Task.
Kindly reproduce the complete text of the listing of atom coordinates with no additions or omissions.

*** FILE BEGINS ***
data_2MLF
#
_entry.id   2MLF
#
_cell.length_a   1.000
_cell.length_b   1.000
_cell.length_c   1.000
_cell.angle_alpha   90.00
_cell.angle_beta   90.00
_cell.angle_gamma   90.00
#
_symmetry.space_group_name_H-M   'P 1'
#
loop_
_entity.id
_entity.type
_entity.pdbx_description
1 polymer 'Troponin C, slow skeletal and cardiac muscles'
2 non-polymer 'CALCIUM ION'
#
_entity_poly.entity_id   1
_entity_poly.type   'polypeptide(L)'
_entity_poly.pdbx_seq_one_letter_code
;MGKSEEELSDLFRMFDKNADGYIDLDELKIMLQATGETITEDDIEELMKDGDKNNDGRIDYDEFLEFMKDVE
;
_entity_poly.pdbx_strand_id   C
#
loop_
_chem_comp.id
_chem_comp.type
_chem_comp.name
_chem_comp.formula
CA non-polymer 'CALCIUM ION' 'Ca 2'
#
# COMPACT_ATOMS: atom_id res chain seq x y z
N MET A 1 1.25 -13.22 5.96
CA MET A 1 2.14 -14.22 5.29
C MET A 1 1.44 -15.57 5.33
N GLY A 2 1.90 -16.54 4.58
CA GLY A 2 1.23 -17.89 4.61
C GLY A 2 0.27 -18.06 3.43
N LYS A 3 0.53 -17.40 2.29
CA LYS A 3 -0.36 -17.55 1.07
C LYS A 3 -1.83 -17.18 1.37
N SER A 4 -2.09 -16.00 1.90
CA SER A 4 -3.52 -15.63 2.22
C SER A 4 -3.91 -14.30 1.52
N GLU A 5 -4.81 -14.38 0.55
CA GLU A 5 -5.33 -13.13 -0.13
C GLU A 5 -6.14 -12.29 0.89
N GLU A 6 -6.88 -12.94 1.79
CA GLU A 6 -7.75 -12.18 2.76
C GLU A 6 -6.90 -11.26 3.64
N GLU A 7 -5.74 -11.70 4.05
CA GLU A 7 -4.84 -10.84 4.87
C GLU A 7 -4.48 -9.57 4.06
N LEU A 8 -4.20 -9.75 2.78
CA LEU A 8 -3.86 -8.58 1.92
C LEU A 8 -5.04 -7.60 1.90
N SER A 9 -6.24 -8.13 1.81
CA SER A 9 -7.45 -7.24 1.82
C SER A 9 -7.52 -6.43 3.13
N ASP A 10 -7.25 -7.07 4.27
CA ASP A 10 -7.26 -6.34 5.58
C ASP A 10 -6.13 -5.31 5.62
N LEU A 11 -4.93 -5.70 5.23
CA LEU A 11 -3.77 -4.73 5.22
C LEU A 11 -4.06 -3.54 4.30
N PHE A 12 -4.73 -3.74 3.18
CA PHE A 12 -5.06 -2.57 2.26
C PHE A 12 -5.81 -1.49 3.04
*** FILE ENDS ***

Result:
data_2MLF
#
_entry.id   2MLF
#
_cell.length_a   1.000
_cell.length_b   1.000
_cell.length_c   1.000
_cell.angle_alpha   90.00
_cell.angle_beta   90.00
_cell.angle_gamma   90.00
#
_symmetry.space_group_name_H-M   'P 1'
#
loop_
_entity.id
_entity.type
_entity.pdbx_description
1 polymer 'Troponin C, slow skeletal and cardiac muscles'
2 non-polymer 'CALCIUM ION'
#
_entity_poly.entity_id   1
_entity_poly.type   'polypeptide(L)'
_entity_poly.pdbx_seq_one_letter_code
;MGKSEEELSDLFRMFDKNADGYIDLDELKIMLQATGETITEDDIEELMKDGDKNNDGRIDYDEFLEFMKDVE
;
_entity_poly.pdbx_strand_id   C
#
loop_
_chem_comp.id
_chem_comp.type
_chem_comp.name
_chem_comp.formula
CA non-polymer 'CALCIUM ION' 'Ca 2'
#
# COMPACT_ATOMS: atom_id res chain seq x y z
N MET A 1 1.25 -13.22 5.96
CA MET A 1 2.14 -14.22 5.29
C MET A 1 1.44 -15.57 5.33
N GLY A 2 1.90 -16.54 4.58
CA GLY A 2 1.23 -17.89 4.61
C GLY A 2 0.27 -18.06 3.43
N LYS A 3 0.53 -17.40 2.29
CA LYS A 3 -0.36 -17.55 1.07
C LYS A 3 -1.83 -17.18 1.37
N SER A 4 -2.09 -16.00 1.90
CA SER A 4 -3.52 -15.63 2.22
C SER A 4 -3.91 -14.30 1.52
N GLU A 5 -4.81 -14.38 0.55
CA GLU A 5 -5.33 -13.13 -0.13
C GLU A 5 -6.14 -12.29 0.89
N GLU A 6 -6.88 -12.94 1.79
CA GLU A 6 -7.75 -12.18 2.76
C GLU A 6 -6.90 -11.26 3.64
N GLU A 7 -5.74 -11.70 4.05
CA GLU A 7 -4.84 -10.84 4.87
C GLU A 7 -4.48 -9.57 4.06
N LEU A 8 -4.20 -9.75 2.78
CA LEU A 8 -3.86 -8.58 1.92
C LEU A 8 -5.04 -7.60 1.90
N SER A 9 -6.24 -8.13 1.81
CA SER A 9 -7.45 -7.24 1.82
C SER A 9 -7.52 -6.43 3.13
N ASP A 10 -7.25 -7.07 4.27
CA ASP A 10 -7.26 -6.34 5.58
C ASP A 10 -6.13 -5.31 5.62
N LEU A 11 -4.93 -5.70 5.23
CA LEU A 11 -3.77 -4.73 5.22
C LEU A 11 -4.06 -3.54 4.30
N PHE A 12 -4.73 -3.74 3.18
CA PHE A 12 -5.06 -2.57 2.26
C PHE A 12 -5.81 -1.49 3.04